Does early intervention with inhaled corticosteroids alter the natural history of mild persistent asthma?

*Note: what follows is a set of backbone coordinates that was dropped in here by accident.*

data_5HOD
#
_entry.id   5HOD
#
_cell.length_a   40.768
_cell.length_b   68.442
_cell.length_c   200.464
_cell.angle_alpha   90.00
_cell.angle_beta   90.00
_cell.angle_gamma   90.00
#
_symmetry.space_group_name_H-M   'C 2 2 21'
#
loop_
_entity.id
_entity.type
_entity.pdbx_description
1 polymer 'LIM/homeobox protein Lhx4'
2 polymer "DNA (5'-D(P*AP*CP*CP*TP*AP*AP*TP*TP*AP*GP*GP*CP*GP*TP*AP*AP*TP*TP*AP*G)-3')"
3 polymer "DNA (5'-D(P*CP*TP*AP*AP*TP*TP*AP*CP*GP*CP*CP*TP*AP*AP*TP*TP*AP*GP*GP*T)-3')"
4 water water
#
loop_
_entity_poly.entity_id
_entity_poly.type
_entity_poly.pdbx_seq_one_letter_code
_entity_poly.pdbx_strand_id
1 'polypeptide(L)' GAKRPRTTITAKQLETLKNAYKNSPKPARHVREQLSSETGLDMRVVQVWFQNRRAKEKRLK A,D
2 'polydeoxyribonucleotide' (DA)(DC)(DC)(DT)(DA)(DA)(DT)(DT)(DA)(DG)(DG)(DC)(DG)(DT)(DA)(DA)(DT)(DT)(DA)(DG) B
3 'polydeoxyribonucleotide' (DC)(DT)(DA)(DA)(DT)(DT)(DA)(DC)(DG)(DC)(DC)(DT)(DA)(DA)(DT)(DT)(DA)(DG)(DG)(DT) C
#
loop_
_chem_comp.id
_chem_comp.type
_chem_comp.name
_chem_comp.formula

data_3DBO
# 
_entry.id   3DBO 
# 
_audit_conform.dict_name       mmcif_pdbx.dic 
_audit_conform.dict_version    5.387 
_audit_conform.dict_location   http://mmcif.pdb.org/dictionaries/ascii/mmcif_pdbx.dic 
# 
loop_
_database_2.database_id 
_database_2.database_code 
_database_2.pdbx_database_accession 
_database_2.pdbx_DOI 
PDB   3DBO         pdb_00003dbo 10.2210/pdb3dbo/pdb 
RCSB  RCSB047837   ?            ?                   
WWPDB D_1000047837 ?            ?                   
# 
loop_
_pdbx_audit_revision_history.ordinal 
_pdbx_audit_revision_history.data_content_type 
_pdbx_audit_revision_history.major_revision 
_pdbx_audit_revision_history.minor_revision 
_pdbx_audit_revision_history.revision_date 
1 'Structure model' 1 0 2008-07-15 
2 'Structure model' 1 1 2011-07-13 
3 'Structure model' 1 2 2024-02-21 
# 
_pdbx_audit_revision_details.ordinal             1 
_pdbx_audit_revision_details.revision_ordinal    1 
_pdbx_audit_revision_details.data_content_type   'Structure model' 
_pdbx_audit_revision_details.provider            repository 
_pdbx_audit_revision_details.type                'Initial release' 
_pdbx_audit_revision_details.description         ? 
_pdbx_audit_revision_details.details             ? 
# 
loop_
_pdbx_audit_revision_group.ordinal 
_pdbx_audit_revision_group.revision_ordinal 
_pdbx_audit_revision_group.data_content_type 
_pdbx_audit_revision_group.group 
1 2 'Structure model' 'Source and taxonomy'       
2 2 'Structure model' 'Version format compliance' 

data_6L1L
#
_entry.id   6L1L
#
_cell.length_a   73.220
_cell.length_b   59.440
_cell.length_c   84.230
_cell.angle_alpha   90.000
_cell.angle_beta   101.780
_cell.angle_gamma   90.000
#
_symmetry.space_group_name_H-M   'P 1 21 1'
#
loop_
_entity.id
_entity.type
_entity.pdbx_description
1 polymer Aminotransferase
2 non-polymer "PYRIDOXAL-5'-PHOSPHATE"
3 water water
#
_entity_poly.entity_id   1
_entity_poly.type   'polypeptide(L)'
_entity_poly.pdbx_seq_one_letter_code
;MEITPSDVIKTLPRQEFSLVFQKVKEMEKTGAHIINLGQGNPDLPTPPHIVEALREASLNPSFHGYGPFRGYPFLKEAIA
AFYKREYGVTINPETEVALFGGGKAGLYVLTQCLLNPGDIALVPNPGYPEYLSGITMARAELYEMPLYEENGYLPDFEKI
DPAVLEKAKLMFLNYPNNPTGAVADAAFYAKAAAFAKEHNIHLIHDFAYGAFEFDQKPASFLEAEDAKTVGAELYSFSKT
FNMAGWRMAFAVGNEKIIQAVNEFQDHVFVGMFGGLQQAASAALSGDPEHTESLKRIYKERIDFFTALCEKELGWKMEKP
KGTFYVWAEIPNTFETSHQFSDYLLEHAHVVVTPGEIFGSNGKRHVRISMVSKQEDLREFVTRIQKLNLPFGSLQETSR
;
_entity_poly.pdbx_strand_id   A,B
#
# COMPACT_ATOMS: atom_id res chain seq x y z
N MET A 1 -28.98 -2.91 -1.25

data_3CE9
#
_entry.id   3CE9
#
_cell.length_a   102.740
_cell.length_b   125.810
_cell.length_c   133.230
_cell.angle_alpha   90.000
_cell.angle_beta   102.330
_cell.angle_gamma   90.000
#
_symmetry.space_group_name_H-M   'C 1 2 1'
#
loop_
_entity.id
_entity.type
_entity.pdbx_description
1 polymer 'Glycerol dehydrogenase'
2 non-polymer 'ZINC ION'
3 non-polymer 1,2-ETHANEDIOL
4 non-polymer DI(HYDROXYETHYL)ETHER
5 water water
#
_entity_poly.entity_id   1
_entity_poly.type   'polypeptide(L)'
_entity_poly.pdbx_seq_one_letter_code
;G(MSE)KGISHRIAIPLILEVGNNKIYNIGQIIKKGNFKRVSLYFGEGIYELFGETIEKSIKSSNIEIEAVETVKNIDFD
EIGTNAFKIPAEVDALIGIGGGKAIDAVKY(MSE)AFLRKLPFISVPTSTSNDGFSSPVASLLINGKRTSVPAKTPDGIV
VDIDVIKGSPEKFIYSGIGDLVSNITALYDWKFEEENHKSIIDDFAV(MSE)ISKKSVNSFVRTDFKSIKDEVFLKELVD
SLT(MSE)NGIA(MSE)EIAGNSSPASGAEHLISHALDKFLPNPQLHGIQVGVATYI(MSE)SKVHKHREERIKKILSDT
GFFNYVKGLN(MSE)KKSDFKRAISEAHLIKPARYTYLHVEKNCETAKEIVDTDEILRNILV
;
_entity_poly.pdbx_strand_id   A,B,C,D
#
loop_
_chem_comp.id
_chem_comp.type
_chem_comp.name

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In most patients, both adults and children, who have a new diagnosis of asthma and whose symptoms are mild but persistent, treatment with inhaled corticosteroids (ICS) should be recommended as soon as the diagnosis is made. This is a cost-effective and safe treatment. Patients should be cautioned that their asthma will not be cured with short-term treatment and that their symptoms may recur and their lung function may decline again if treatment is discontinued. If patients are reluctant to use ICS daily for long periods of time, it would be reasonable to delay the onset of treatment with ICS. They could subsequently be managed with intermittent therapy with either ICS or in combination with other medications, such as long-acting beta-agonists. Initial therapy with leukotriene receptor antagonist is not likely to be as effective as initial therapy with ICS. Since treatment adjustments based on eosinophil counts in sputum can reliably predict short-term responses to corticosteroids and help identify the appropriate add-on therapy, it may be useful to use this measurement, when available, to guide intermittent therapy.
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